Unilever’s latest incubated brand, Skinsei, addresses just that — its social media tagline, “#noskinlikeyours,” references the line’s personalization factor. Launching on skinsei.com on Jan. 21, the Skinsei customer experience begins with a quiz containing questions about consumer lifestyle habits, including diet, pollution and sun exposure, amount of sleep and levels of exercise and stress. The quiz culminates in a personalized regimen of Skinsei products — there are one million possible combinations that can be made from Skinsei’s assortment of several dozen items. Products must be purchased as a set, and are available at subscription or regular pricing. Subscriptions are priced at $45 for three products or $69 for five items. Onetime purchases are $49 and $79.

The idea for Skinsei came from Valentina Ciobanu, global brand vice president of new skin-care brands at Unilever, at a time in the company where there were very few examples of new brand incubation. Two years ago, Ciobanu, who now uses Skinsei founder in her title, was working in a global strategy role, reporting directly to Jope. The two were stuck in traffic on a business trip to Manila and the conversation turned to wellness trends. Ciobanu told Jope about an idea she’d had for a skin-care brand tailored to individual lifestyles and wellness habits. Jope told Ciobanu to put together a formal proposal and go for it.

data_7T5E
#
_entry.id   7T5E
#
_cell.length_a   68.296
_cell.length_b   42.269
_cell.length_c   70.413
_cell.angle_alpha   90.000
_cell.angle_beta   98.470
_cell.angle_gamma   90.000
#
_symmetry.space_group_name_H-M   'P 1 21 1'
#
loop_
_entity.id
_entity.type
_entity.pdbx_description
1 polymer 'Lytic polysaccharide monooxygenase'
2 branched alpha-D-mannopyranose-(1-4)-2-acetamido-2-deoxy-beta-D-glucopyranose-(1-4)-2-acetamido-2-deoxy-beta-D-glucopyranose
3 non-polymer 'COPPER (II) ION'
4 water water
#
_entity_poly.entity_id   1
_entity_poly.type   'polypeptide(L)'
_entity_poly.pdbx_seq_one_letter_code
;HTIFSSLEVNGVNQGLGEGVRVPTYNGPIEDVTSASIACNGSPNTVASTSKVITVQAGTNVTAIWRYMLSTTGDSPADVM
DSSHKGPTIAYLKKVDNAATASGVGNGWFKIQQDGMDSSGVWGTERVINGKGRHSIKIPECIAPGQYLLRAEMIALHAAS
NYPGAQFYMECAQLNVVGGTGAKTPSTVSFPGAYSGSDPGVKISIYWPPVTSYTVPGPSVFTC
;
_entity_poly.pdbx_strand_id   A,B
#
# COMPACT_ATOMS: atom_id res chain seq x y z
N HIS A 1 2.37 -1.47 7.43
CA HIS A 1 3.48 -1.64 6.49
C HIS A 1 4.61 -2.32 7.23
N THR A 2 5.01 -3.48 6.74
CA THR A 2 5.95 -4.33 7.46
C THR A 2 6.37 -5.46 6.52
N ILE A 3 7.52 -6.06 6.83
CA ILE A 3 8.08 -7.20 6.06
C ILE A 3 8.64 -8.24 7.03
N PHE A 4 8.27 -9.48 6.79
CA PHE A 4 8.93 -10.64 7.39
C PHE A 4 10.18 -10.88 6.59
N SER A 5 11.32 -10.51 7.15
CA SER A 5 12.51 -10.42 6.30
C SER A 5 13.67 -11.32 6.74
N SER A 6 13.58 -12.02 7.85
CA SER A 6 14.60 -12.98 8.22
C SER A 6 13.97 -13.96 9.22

“I started this project [in part] because I felt the skin-care industry took a view that was too narrow of what [skin] needs, ignoring these links between our skin and wellness, lifestyle and environment,” said Ciobanu. “My best friend and I are the same age, but we live in different climates and [have different diets and exercise regimens] and our skin is not the same.”

Skinsei is launching first in the U.S. where the personalization and customization trends in beauty are beginning to take off, and will use paid social and mirco-influencers to spread the word to consumers. Ciobanu told WWD it is too early to tell if the brand will become a global one, and will base its decision to expand to other markets based on customer feedback.

For a brand incubated within a corporation counting upward of 160,000 employees, working on Skinsei has been an opportunity to operate start-up style, said Samantha Mang, senior brands manager, new skin-care brands at Unilever, who works out of the U.S. office and reports to Bracey.